The original cover has a typo. Can't remember exactly, but I think 'terror' was misspelled. Or maybe it was 'agony.'
Don't feel bad, Roni. At the time I purchased it, that sum of money represented an entire day's work (and then some).... and yet another fine member of this joint who forces me to hate him.
Dreams are free, remember that. Besides, it's what's INSIDE that counts.hey that's one with no white label at all! God Dammit!
From whose collection is this? (so I know, where my Sicilian and Romanian freinds have to go next)
what's inside, I already have.
in this case it's like having a nice reader's copy of the Gutenberg Bible which you can enjoy and then somebody comes around with an original from 1450.
well, not Quite like that.
Were it not for John Martin, we may well have never been able to access Buk's work the way we have been able to do.
That's a good thread.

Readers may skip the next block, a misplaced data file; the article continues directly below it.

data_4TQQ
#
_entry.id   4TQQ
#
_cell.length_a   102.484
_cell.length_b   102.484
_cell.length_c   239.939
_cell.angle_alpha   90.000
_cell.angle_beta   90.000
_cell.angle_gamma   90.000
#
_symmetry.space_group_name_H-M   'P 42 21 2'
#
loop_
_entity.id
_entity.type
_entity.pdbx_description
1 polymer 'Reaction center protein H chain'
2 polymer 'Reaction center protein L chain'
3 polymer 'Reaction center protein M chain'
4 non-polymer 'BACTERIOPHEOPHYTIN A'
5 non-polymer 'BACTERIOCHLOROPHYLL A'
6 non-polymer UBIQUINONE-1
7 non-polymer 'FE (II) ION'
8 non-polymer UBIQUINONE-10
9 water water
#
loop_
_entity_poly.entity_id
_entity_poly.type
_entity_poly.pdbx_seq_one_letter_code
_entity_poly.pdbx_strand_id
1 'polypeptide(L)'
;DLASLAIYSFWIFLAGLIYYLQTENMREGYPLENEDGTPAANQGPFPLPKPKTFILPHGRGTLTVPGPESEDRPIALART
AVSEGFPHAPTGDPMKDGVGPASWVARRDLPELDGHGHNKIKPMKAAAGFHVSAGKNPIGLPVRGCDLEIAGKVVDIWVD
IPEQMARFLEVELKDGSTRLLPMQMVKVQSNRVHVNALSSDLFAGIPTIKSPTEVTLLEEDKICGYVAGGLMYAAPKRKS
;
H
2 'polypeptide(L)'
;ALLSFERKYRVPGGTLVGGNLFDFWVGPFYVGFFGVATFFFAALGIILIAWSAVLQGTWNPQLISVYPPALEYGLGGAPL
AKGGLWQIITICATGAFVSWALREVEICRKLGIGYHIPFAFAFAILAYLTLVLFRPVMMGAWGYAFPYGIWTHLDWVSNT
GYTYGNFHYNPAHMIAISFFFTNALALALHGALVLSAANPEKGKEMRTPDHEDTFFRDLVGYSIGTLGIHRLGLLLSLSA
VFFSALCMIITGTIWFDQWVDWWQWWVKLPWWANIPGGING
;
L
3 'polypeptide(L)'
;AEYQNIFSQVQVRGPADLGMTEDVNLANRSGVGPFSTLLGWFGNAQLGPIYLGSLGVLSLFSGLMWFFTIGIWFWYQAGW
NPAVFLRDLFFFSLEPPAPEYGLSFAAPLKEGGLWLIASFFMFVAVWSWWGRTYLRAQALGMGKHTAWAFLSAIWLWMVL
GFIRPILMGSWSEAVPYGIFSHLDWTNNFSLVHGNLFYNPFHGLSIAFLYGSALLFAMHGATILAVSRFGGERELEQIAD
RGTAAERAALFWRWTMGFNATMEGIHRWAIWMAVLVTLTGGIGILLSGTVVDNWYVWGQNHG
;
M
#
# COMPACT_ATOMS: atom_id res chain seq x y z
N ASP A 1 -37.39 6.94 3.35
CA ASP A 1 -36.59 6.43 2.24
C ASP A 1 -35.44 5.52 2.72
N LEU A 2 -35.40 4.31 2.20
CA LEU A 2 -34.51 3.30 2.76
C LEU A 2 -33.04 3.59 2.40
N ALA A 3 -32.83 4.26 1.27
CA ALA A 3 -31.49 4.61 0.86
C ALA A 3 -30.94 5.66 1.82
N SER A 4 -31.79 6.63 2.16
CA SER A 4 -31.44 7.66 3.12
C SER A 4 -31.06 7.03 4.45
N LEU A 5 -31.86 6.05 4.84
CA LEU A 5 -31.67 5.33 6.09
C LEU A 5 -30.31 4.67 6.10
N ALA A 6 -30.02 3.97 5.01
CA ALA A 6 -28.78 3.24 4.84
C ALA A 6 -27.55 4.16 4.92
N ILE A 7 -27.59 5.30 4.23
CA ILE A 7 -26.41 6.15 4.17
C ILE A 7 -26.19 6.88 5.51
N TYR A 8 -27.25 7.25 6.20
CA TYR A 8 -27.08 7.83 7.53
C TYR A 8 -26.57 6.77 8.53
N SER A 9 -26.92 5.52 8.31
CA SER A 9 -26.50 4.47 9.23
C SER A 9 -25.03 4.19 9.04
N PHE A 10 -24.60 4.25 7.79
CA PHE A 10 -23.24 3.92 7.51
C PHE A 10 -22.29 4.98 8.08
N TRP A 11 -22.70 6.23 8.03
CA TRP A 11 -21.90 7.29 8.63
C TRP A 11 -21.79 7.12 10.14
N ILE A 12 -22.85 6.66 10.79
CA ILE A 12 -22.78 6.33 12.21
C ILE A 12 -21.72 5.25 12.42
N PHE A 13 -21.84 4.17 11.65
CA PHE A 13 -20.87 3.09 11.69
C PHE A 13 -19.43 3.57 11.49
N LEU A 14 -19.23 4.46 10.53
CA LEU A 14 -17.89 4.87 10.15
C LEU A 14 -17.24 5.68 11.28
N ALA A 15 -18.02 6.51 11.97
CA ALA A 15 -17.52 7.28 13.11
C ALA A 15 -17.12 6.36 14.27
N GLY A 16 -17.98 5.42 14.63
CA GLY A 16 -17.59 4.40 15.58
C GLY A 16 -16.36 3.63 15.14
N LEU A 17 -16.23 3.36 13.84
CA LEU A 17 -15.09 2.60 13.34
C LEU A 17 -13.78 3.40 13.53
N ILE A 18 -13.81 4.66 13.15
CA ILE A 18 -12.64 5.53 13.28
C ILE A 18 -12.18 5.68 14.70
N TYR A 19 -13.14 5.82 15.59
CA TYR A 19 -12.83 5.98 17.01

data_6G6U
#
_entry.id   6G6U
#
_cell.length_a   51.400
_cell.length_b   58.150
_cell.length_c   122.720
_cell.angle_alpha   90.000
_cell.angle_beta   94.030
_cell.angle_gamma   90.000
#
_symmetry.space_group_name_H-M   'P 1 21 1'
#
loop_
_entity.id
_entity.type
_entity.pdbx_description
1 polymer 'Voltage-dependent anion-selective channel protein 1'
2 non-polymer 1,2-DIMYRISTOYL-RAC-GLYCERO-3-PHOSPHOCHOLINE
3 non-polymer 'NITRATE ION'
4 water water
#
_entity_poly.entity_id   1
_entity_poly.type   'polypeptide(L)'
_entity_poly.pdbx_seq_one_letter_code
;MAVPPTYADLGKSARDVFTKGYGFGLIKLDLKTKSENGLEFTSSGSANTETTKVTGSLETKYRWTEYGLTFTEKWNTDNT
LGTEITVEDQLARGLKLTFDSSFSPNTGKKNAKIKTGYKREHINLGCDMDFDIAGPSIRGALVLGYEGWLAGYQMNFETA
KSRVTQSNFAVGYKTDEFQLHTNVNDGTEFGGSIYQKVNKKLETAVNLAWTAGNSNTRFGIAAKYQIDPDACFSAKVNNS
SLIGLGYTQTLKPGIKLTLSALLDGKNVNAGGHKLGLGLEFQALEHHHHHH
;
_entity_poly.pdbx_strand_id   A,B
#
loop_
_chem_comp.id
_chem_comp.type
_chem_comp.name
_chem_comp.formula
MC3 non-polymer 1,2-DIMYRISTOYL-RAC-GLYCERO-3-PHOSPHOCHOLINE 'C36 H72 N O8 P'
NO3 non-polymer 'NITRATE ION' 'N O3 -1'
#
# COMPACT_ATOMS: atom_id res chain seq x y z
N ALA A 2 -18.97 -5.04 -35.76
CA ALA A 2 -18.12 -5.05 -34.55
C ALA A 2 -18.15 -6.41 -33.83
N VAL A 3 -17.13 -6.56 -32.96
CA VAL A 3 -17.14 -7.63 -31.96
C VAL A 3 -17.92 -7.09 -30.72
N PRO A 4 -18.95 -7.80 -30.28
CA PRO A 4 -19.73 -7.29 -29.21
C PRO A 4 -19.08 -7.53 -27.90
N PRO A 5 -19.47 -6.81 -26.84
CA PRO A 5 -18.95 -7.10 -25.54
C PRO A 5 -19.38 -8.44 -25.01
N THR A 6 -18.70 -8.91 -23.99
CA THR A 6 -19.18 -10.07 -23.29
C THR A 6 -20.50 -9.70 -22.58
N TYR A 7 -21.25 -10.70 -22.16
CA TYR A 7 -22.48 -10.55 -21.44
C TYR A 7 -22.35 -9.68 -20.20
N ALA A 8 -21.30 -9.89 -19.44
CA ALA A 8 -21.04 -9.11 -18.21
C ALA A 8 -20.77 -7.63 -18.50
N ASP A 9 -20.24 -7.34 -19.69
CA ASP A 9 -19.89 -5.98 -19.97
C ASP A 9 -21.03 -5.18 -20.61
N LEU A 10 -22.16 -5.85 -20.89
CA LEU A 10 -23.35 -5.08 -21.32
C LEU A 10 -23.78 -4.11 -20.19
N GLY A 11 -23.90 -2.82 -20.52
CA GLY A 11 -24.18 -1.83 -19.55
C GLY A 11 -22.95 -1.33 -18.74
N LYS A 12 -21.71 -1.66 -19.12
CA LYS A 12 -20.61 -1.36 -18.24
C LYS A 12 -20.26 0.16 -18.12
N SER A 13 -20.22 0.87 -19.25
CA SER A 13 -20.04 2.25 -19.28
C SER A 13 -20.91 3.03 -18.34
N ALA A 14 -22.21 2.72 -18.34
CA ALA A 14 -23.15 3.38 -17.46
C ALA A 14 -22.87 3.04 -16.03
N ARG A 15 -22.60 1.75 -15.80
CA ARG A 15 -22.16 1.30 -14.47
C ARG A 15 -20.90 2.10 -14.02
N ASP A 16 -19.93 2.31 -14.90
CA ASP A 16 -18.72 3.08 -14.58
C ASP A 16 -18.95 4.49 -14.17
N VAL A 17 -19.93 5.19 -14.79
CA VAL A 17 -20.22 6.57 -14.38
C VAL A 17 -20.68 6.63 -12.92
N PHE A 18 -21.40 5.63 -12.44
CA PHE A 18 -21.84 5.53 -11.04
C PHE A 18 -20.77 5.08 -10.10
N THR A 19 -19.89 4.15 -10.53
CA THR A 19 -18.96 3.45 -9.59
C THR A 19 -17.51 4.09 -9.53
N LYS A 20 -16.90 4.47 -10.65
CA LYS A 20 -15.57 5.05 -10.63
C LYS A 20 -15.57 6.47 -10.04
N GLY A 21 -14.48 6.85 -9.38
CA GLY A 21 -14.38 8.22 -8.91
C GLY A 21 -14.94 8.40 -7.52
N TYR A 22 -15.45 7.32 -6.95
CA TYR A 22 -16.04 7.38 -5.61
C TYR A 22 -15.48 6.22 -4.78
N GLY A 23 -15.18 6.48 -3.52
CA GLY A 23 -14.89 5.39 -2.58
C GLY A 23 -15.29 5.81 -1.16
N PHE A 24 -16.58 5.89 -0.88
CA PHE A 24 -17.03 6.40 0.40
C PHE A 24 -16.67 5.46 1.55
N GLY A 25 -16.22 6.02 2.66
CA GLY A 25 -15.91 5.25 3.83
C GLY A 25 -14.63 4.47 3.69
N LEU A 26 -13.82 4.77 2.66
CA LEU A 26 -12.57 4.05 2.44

MJP, I read your blog, and I have to admit - this is unfortunate, to put it MILDLY. To put it honestly, it SUCKS. I don't own that many of the posthumously published books, thank goodness. Editing of content is fine with some things - but NEVER with poetry. Never. Period. There is simply no justification, no excuse. Still, I do remain grateful to John Martin for his dedication to Bukowksi and his willingness to lay down the hard cash during the risky years. But that gratefulness is certainly tempered by the posthumous editing. And I AM grateful to you, MJP, for doing your homework and laying it down as it is. As a writer myself, I have had to deal with intrusive editors. But with my genre of writing (primarily booze reviews, believe it or not), it is reasonable for a magazine editor to make certain editorial changes. Although I have to admit, I was really pissed off that some of my best work wound up on the cutting room floor. I can only imagine how a poet or novelist would feel. As I see it, it is indeed criminal for an editor to change ANY content when it comes to poetry; and it is dangerously close to criminal (if not downright criminal) for an editor to do this with creative prose. I have done my own share of editing, and I am proud to say that I do my best not to "fuck with copy." The highest compliment I ever received on my editorial skills came from German author Gundolf Freyermuth. (I edited his book, "That's It," which was a memoir of his experience visiting Bukowski in his final days, along with his friend Michael Montfort.) Here's what Gundolf had to say about my approach to editing: